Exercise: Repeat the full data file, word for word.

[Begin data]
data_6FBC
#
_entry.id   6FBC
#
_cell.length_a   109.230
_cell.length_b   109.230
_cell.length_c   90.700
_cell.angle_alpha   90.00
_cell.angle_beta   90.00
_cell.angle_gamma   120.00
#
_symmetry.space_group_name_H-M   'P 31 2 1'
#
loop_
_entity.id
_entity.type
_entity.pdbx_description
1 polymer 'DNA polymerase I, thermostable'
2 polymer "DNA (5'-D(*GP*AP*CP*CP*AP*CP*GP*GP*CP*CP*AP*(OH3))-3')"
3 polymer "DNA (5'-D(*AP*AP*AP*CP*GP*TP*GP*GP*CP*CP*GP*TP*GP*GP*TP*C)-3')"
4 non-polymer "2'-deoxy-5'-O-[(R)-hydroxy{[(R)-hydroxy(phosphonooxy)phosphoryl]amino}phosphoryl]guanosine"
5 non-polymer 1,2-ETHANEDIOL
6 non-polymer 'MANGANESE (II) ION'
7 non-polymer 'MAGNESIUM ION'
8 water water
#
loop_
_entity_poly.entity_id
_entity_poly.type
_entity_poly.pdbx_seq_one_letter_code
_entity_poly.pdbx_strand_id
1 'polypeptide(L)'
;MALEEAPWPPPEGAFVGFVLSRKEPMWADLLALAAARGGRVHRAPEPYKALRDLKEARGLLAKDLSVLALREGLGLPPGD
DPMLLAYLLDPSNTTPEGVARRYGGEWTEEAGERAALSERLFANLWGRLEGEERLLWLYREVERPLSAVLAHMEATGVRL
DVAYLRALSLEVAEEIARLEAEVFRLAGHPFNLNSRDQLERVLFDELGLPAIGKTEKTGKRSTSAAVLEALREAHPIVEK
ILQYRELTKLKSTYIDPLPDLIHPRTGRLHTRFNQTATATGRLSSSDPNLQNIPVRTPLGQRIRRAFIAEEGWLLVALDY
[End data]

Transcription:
data_6FBC
#
_entry.id   6FBC
#
_cell.length_a   109.230
_cell.length_b   109.230
_cell.length_c   90.700
_cell.angle_alpha   90.00
_cell.angle_beta   90.00
_cell.angle_gamma   120.00
#
_symmetry.space_group_name_H-M   'P 31 2 1'
#
loop_
_entity.id
_entity.type
_entity.pdbx_description
1 polymer 'DNA polymerase I, thermostable'
2 polymer "DNA (5'-D(*GP*AP*CP*CP*AP*CP*GP*GP*CP*CP*AP*(OH3))-3')"
3 polymer "DNA (5'-D(*AP*AP*AP*CP*GP*TP*GP*GP*CP*CP*GP*TP*GP*GP*TP*C)-3')"
4 non-polymer "2'-deoxy-5'-O-[(R)-hydroxy{[(R)-hydroxy(phosphonooxy)phosphoryl]amino}phosphoryl]guanosine"
5 non-polymer 1,2-ETHANEDIOL
6 non-polymer 'MANGANESE (II) ION'
7 non-polymer 'MAGNESIUM ION'
8 water water
#
loop_
_entity_poly.entity_id
_entity_poly.type
_entity_poly.pdbx_seq_one_letter_code
_entity_poly.pdbx_strand_id
1 'polypeptide(L)'
;MALEEAPWPPPEGAFVGFVLSRKEPMWADLLALAAARGGRVHRAPEPYKALRDLKEARGLLAKDLSVLALREGLGLPPGD
DPMLLAYLLDPSNTTPEGVARRYGGEWTEEAGERAALSERLFANLWGRLEGEERLLWLYREVERPLSAVLAHMEATGVRL
DVAYLRALSLEVAEEIARLEAEVFRLAGHPFNLNSRDQLERVLFDELGLPAIGKTEKTGKRSTSAAVLEALREAHPIVEK
ILQYRELTKLKSTYIDPLPDLIHPRTGRLHTRFNQTATATGRLSSSDPNLQNIPVRTPLGQRIRRAFIAEEGWLLVALDY